Tiffing Like Crazy

I hardly know how to begin summing up our crazy time at the Toronto International Film Festival. We’re actually only about halfway through our experience, but if I don’t start putting down some thoughts now, I’m going to run out of usable memory space.

Day 1

Demolition: Our first film of the festival is still probably my favourite. Music-obsessed Canadian director Jean-Marc Vallée (Dallas Buyers Club, Wild) calls this the “most rock-n-roll movie I’ve ever made” and while that’s not the descriptor that immediately came to my mind, I do get where he’s coming from. I would call this movie vigorous. It’s very alive, ironically, since it’s about a man (2015 Toronto International Film Festival - "Demolition" Press ConferenceDavis, played by Jake Gyllenhaal) who’s been numb for the past dozen years or so. It takes the sudden death of his wife for him to realize that he probably didn’t love her. And once that realization is made, his whole life starts to tilt to the left. He becomes obsessed with understanding and improving small, safe things: the leak in his fridge, the squeak in a door, the defective hospital vending machine. A surprisingly confessional letter about the latter connects him to a lonely customer service lady (Naomi Watts) and they stumble together toward truth, just two lost souls helping each other without even meaning to. Gyllenhaal is nothing short of amazing. We see him removed from grief, literally doing whatever he can just to feel – manual labour, loud music, the embracing of pain. Gylllenhaal does disconnection eerily well. But he also has some bracing bonding scenes with a young co-star, the two careening from frank discussions about homosexuality in Home Depot, to the point-blank testing of bullet proof vests. The mourning in this movie is off-kilter to say the least, and jumpcuts and flashbacks keep the loopy momentum going – sometimes quite elegantly, as the editing and cinematography are both superb. Davis busies himself with demolition – he likes taking things apart, methodically, to see how it looks inside, but he can’t quite put it all back together. The physical demolition of his house, of the things surrounding him, serves as an apt metaphor for his sorrow, for his life up until now. It is brutal and quirky and offbeat. Gyllenhaal has been turning in solid performance after solid performance, but this one might be The One. It’s an unconventional movie but also deeply spiritual in its way. Jean-Marc Vallée, when asked after the movie about this theme, responded: “Have you ever smashed the shit out of something? It feels great!”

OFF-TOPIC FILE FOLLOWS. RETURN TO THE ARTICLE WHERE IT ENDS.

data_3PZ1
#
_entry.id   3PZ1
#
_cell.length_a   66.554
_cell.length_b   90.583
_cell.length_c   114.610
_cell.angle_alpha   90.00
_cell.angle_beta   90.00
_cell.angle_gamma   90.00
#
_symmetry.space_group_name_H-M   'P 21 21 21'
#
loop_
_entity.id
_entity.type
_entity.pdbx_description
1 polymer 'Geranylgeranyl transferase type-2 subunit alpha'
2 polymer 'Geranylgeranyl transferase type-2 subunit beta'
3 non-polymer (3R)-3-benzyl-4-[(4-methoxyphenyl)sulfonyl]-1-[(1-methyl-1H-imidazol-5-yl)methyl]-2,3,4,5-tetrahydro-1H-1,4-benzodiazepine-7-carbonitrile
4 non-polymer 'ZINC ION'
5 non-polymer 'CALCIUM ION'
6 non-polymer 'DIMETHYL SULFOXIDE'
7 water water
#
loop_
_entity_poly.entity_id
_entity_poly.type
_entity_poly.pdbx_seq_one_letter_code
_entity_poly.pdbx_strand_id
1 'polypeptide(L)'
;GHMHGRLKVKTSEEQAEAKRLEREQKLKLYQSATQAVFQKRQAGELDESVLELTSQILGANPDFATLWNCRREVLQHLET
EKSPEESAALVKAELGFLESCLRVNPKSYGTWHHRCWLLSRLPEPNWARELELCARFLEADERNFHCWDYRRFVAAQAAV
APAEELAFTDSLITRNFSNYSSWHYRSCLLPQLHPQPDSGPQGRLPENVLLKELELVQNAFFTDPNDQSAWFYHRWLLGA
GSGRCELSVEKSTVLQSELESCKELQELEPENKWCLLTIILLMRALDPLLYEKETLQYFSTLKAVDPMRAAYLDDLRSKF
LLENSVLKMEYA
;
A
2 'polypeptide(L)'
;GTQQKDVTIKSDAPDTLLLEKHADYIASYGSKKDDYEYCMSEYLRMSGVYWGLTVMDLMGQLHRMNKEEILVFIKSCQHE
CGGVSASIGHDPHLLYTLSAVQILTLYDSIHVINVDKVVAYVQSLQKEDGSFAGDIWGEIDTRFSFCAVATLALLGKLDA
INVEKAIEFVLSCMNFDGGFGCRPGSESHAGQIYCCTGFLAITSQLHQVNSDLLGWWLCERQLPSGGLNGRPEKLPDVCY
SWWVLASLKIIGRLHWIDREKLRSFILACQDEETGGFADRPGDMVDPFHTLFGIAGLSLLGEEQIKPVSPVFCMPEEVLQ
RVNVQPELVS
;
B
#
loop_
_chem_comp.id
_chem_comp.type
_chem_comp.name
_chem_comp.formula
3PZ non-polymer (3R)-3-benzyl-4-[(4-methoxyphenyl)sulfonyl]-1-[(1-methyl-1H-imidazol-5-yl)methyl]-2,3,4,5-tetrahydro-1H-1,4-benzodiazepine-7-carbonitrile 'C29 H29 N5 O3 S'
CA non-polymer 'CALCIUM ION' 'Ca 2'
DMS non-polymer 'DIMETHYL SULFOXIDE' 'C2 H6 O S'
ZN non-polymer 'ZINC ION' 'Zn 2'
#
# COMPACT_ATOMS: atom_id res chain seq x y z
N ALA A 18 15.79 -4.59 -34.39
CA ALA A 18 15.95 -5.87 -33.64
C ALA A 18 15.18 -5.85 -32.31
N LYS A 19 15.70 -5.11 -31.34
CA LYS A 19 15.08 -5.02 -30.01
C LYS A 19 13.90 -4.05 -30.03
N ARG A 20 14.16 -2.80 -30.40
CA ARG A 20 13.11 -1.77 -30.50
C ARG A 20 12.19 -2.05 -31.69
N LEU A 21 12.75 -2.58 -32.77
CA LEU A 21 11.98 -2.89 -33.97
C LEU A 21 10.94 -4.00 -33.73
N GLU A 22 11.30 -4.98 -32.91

The Lobster: I realize now, having used words like quirky and offbeat to describe Demolition, that there aren’t words to describe this one. Director Yorgos Lanthimos is a sick man. He has imagined a world not so unlike ours, he thinks, where single people are so ostracized that it’s 40th TIFF- 'The Lobster' - Premierebeen made illegal to be without a spouse. When alone, they’re forced into this hotel where they either find a mate, or get turned into an animal. Many fail. Exotic animals abound.This is how we meet Colin Farrell and John C. Reilly as they desperately attempt to be lucky in love. It’s got the deadpan feel of a Wes Anderson movie, only instead of the warm and fuzzy nostalgia, there’s bleak and panicky hopelessness. This movie won’t appeal to most, or even many, but if you can stomach the brutality, this movie is not without some major laughs. And believe me, you earn them. Sean was having a little post-traumatic shock as he lef the theatre, but a few days a lots of reflection later, he found the movie to be undeniably growing on him. The movie is absurdist and bizarre and unique. It is occasionally shovel-to-the-face brutal. Lanthimos understatedly calls it a movie “about relationships”, and his leading lady, Rachel Weisz called it his most “romantic” yet.